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Br J Clin Pharmacol. 2017 January; 83(1): 211–212.
Published online 2016 September 20. doi:  10.1111/bcp.13091
PMCID: PMC5338146

What G6PD‐deficient individuals should really avoid

Glucose‐6‐phosphate dehydrogenase (G6PD) deficiency affects over 400 million people worldwide 1, 2. Although most individuals are asymptomatic, it can lead to acute haemolytic anaemia with malaise, neonatal jaundice and haemoglobinuria in the presence of oxidative triggers. We recently conducted a systematic review that evaluated the herbs and dietary supplements that should be avoided by G6PD‐deficient individuals 3. In our study, we also noted that there was no synthesized evidence on the roles of food and chemicals these individuals. To address this gap, we conducted a systematic review up to June 2016 using five databases (PubMed, CINAHL Plus, AMED, CENTRAL and EMBASE) to identify foods and chemicals which are associated with harm in these individuals. We considered all study designs as long as they reported clinical outcomes along with indicators of haemolysis. The list of foods and chemicals identified were subsequently classified into one of the following categories: (i) should be avoided completely; (ii) caution should be exercised during use/consumption; or (iii) no evidence to contraindicate its use, based upon our initial classification 3.

Overall, we found that there was scant literature describing foods or chemicals which triggered haemolysis in G6PD‐deficient individuals. Only 38 articles, describing 14 different types of food or chemical, were found (a full list of the articles retrieved can be obtained by contacting S.W.H.L.; Table 1). We noted that only the consumption of fava beans or food cross‐contaminated with fava beans 4, as well as the use of naphthalene and aniline dyes, were consistently associated with haemolysis. However, there was only one isolated case report describing haemolysis when G6PD‐deficient individuals consumed: fenugreek, unripe peach or smoked synthetic cannabinoid, or consumed beans within the same genus as fava beans – namely, Vicia sativa (common vetch) and Vicia faba (broad bean). Reports of haemolysis have also been noted when G6PD‐deficient individuals came into contact with flower pollen, the plant Hoya carnosa, silver sulfadiazine, aluminium phosphide and menthol products (including menthol powder and medicated plaster). Considering the scarcity of such reports, there is insufficient evidence to reach a clear conclusion regarding the risks of the substances mentioned in causing haemolysis in G6PD‐deficient individuals in general. However, there have been several reports of haemolysis in G6PD‐deficient individuals, linking the use of food coloured with the reddish‐orange agent 1‐phenylazo‐2‐naphthol‐6‐sulphonic acid, which is found in food colouring agent, Orange‐RN 5, 6. This food additive has subsequently been banned in many countries, which may account for the paucity of report on it in recent years. Nevertheless, we urge caution while consuming any food which contains a high concentration of this agent in view of the potential for haemolysis and toxicity 7.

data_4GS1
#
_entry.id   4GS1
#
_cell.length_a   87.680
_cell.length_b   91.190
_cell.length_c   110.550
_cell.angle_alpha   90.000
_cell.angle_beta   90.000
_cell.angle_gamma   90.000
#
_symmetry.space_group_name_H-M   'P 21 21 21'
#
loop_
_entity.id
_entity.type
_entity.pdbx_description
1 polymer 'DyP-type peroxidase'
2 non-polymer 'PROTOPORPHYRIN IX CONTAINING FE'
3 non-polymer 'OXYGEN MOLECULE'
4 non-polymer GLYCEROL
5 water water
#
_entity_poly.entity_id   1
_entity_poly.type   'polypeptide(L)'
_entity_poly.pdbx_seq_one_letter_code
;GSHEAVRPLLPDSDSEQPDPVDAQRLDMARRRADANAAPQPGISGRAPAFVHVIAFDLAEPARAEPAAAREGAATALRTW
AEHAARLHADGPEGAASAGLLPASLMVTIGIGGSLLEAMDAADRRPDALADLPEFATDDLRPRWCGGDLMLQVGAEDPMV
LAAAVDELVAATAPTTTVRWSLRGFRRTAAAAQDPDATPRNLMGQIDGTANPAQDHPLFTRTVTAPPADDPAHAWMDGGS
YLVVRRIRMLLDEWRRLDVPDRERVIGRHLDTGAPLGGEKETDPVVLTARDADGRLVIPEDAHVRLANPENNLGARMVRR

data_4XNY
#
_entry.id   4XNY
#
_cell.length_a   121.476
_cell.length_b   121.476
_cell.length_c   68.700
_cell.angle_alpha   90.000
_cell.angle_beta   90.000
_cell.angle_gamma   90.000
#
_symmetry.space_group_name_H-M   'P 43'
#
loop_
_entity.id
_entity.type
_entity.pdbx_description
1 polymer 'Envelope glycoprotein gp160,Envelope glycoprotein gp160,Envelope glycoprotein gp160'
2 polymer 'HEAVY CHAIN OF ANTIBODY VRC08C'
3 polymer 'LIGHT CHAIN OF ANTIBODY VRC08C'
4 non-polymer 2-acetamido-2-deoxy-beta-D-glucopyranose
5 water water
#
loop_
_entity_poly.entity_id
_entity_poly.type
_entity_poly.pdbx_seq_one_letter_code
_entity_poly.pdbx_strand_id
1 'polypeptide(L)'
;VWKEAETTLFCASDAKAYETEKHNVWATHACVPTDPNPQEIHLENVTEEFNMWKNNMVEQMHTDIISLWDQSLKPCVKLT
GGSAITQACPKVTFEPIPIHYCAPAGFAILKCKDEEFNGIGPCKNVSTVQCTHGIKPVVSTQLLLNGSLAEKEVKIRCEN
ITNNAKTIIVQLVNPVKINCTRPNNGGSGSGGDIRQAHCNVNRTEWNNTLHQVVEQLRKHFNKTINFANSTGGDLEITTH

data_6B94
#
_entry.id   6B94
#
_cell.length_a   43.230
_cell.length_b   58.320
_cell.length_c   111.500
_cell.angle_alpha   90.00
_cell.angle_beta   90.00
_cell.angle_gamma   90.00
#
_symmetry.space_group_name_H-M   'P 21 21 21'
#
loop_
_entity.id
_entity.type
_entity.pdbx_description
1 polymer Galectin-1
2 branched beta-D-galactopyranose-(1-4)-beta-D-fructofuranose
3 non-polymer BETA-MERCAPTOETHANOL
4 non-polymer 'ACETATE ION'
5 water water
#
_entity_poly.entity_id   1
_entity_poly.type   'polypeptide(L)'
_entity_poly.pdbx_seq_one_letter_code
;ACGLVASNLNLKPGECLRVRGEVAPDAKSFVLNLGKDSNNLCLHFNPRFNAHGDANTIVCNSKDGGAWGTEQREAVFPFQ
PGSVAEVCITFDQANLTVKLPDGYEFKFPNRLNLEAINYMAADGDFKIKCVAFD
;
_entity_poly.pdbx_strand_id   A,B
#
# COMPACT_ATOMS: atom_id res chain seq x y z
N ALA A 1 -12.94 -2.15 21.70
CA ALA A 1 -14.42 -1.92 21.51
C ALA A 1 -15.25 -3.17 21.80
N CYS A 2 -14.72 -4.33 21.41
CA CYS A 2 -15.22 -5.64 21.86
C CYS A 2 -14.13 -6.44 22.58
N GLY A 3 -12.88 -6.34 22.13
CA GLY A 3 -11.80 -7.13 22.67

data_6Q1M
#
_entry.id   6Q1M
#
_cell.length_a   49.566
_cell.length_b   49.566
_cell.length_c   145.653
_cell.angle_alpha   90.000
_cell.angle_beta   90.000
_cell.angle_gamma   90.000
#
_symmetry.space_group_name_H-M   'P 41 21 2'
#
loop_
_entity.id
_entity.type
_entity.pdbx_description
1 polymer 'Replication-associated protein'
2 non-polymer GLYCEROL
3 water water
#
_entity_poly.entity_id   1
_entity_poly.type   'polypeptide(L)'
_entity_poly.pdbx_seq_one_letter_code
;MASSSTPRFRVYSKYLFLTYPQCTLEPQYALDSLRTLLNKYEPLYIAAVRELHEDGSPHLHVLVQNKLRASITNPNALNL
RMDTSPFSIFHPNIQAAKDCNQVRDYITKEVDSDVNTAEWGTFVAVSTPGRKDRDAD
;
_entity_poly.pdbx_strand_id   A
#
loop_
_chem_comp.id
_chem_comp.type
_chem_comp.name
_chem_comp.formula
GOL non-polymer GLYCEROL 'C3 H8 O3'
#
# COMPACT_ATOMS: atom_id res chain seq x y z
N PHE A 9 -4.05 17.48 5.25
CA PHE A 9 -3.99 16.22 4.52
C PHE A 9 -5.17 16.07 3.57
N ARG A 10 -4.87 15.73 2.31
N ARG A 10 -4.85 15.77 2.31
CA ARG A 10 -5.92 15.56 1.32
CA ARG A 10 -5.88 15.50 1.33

Table 1
List of foods and chemicals which should be avoided, cautioned against or can be safely consumed by glucose‐6‐phosphate dehydrogenase (G6PD)‐deficient individuals

In summary, we found only a limited number of publications describing foods or chemicals which are known to increase the risk of haemolysis in G6PD‐deficient individuals. Our review confirms the association between commonly implicated agents, such as fava beans, naphthalene and aniline dyes, and haemolysis in affected people, although the overall quality of the evidence is low. We hope that this report will increase the level of discussion and reporting on foods as well as chemicals, and their possible association with G6PD deficiency, given the paucity of publications on this topic over the past 30 years.

Competing Interests

The authors have indicated they have no potential conflicts of interest to disclose.

Contributors

S.W.H.L. conceived the study, developed and tested the data collection forms, conducted the analysis, drafted the initial manuscript and approved the final manuscript as submitted. N.M.L. and N.C. conducted the data analysis, reviewed and revised the manuscript and approved the final manuscript as submitted. All authors approved the final manuscript as submitted and agree to be accountable for all aspects of the work.

Notes

Lee S. W. H., Chaiyakunapruk N., and Lai N. M. (2017) What G6PD‐deficient individuals should really avoid. Br J Clin Pharmacol, 83: 211–212. doi: 10.1111/bcp.13091.

References

1. Nkhoma ET, Poole C, Vannappagari V, Hall SA, Beutler E. The global prevalence of glucose‐6‐phosphate dehydrogenase deficiency: a systematic review and meta‐analysis. Blood Cells Mol Dis 2009; 42: 267–278. [PubMed]
2. Beutler E. Hemolytic anemia following attempted suicide: commentary. Clin Chem 2008; 54: 2074–2075. [PubMed]
3. Lee SWH, Lai NM, Chaiyakunapruk N, Chong DWK. Adverse effects of herbal or dietary supplements in G6PD deficiency: a systematic review. Br J Clin Pharmacol 2016. doi:10.1111/bcp.12976. [PMC free article] [PubMed]
4. Zuccotti GV, Redaelli F, Gualdi V, Rizzi V, Mameli C, Dilillo D, et al. Hemolytic crisis in a G6PD‐deficient infant after ingestion of pumpkin. Ital J Pediatr 2014; 40: 71. [PMC free article] [PubMed]
5. Akinyanju OO, Odusote KA. Red suya syndrome. Lancet 1983; 935. [PubMed]
6. Williams CKO, Osotimehin BO, Ogunmola GB, Awotedu AA. Haemolytic anaemia associated with Nigerian barbecued meat (red suya). Afr J Med Med Sci 1988; 17: 71–75. [PubMed]
7. Olsen P, Wurtzen G, Hansen E, Carstensen J, Poulsen E. Short‐term peroral toxicity of the food colour Orange RN in pigs. Toxicology 1973; 1: 249–260. [PubMed]

Articles from British Journal of Clinical Pharmacology are provided here courtesy of British Pharmacological Society